Periodic Reporting for period 1 - MoMa (Mobility and management of cattle in Iron Age and Roman Netherlands)
Okres sprawozdawczy: 2018-03-01 do 2020-02-29
The incorporation of the southern half of the Netherlands into the Roman Empire at the start of our era had a major and widespread impact on farming. Cattle was the main meat provider in the Roman towns and army camps. This study investigated cattle management and supply in the Roman Netherlands.
Cattle is still one of the main livestock species in the Netherlands and western Europe today. Although the Roman period is one of the best known archaeological time periods, the project managed to provide new insights into animal husbandry, the pillar of the economy at that time, as well as into mobility and food supply.
The project aimed to provide new insight into whether the developments in farming that took place during the Roman period were a direct result of the Roman occupation and economic change or the continuation of earlier developments. The main objectives of the research project were:
1. To investigate movements of cattle in the Iron Age, possibly indicating exchange and/or raiding; and to investigate movements of cattle in the Roman period, more likely to be associated with short- and long-distance imports.
2. To investigate whether the size increase of cattle in the Roman period was a direct result of the incorporation of the region in the Empire or a continuation of developments starting in the Iron Age.
3. To provide a comprehensive view of cattle management in the Iron Age and Roman period.
Approach and methodology
Mobility was addressed by looking for non-local signatures in stable isotope (strontium) samples of cattle teeth. Cattle bone measurements were analysed chronologically and geographically in order to study developments in size and shape. Cattle management was investigated through analysis of mortality profiles, analysis of sex ratios and stable isotope analysis (carbon and oxygen) of cattle teeth.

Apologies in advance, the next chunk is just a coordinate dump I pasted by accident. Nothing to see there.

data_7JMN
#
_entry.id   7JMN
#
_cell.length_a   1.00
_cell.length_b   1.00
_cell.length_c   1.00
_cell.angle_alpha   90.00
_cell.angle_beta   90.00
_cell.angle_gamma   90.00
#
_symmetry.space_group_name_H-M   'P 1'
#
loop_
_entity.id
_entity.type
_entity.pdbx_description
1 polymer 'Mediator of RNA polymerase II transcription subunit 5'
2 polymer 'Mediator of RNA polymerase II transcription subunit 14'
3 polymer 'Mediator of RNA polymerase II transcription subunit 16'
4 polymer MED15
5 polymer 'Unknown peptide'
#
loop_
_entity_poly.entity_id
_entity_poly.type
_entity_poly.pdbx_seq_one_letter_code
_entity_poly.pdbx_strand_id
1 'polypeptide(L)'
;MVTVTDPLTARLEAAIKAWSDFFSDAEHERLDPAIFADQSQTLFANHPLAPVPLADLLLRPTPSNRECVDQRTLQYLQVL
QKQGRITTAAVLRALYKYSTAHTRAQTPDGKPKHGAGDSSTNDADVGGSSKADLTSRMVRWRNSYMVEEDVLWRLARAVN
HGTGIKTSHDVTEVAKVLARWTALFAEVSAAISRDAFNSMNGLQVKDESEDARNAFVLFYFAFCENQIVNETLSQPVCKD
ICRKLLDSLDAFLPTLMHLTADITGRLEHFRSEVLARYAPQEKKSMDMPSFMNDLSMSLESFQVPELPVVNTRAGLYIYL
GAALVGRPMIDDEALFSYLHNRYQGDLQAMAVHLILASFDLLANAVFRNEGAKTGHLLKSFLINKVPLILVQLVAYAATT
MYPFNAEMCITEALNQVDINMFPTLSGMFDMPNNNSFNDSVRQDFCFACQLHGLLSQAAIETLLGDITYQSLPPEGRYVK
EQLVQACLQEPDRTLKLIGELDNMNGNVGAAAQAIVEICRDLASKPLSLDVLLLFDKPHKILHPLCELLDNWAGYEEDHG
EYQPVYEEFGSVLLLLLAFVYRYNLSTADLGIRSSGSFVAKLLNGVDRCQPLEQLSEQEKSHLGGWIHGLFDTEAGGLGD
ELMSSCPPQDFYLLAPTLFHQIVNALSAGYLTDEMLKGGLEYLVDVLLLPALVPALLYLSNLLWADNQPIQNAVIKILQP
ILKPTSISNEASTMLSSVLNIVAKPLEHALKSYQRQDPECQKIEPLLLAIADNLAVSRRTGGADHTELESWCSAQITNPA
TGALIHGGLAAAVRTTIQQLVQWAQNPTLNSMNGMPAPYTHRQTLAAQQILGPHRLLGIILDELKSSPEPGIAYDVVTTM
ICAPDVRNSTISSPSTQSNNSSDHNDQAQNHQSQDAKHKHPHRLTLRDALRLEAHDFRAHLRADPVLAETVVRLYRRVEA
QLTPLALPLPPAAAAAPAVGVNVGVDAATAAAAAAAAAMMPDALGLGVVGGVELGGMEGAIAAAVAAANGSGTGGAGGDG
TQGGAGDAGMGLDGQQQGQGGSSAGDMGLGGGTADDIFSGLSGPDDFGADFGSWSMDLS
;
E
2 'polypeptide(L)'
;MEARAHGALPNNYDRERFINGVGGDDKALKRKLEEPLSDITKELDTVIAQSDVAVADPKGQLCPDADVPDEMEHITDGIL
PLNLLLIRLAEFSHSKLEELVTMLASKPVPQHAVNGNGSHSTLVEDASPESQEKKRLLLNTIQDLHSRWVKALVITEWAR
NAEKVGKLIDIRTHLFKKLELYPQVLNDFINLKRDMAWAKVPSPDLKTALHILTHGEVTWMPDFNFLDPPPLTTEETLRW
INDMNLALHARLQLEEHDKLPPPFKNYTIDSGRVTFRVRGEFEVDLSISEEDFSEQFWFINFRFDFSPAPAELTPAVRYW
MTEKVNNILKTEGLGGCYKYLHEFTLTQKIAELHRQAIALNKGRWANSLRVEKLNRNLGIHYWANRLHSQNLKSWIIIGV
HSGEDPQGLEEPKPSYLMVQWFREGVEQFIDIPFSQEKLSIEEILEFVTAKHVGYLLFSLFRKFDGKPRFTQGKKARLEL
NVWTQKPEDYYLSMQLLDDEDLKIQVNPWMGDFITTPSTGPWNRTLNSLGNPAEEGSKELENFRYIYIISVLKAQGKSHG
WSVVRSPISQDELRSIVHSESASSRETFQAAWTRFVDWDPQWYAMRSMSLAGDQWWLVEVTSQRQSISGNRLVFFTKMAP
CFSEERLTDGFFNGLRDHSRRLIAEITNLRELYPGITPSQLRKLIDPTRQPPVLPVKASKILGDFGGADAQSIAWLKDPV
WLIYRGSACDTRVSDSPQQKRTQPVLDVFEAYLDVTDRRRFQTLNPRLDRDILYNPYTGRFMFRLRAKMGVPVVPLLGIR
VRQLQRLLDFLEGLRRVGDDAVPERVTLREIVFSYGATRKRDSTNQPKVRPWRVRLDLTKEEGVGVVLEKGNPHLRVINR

The results of the strontium stable isotope analysis provide new insights into mobility of livestock in the Iron Age and Roman Netherlands. For the site of Houten-Castellum, 5 out of the 23 Iron Age cattle have a non-local strontium ratio. That means they lived elsewhere during their second year of life. In the Roman period, most of the samples from Houten are consistent with the local signal; there is little evidence for mobility. The single non-local animal could have come from an area that is not very far away (ca 15-20 km). While the lack of mobility in Houten in the Roman period may seem puzzling at first, considering the amount of trade in this period, it is logical when we consider the type of site. Houten is a rural settlement, which would have raised livestock both for subsistence and to supply towns and military sites. The flow of animals was mainly from producer to consumer site. This is confirmed by the results for a second archaeological site, the Roman town of Heerlen. The strontium isotope ratios for Heerlen indicate at least four different origins of the animals, including Heerlen (or surroundings) itself. The cattle show more variety in their origins than the pigs and sheep.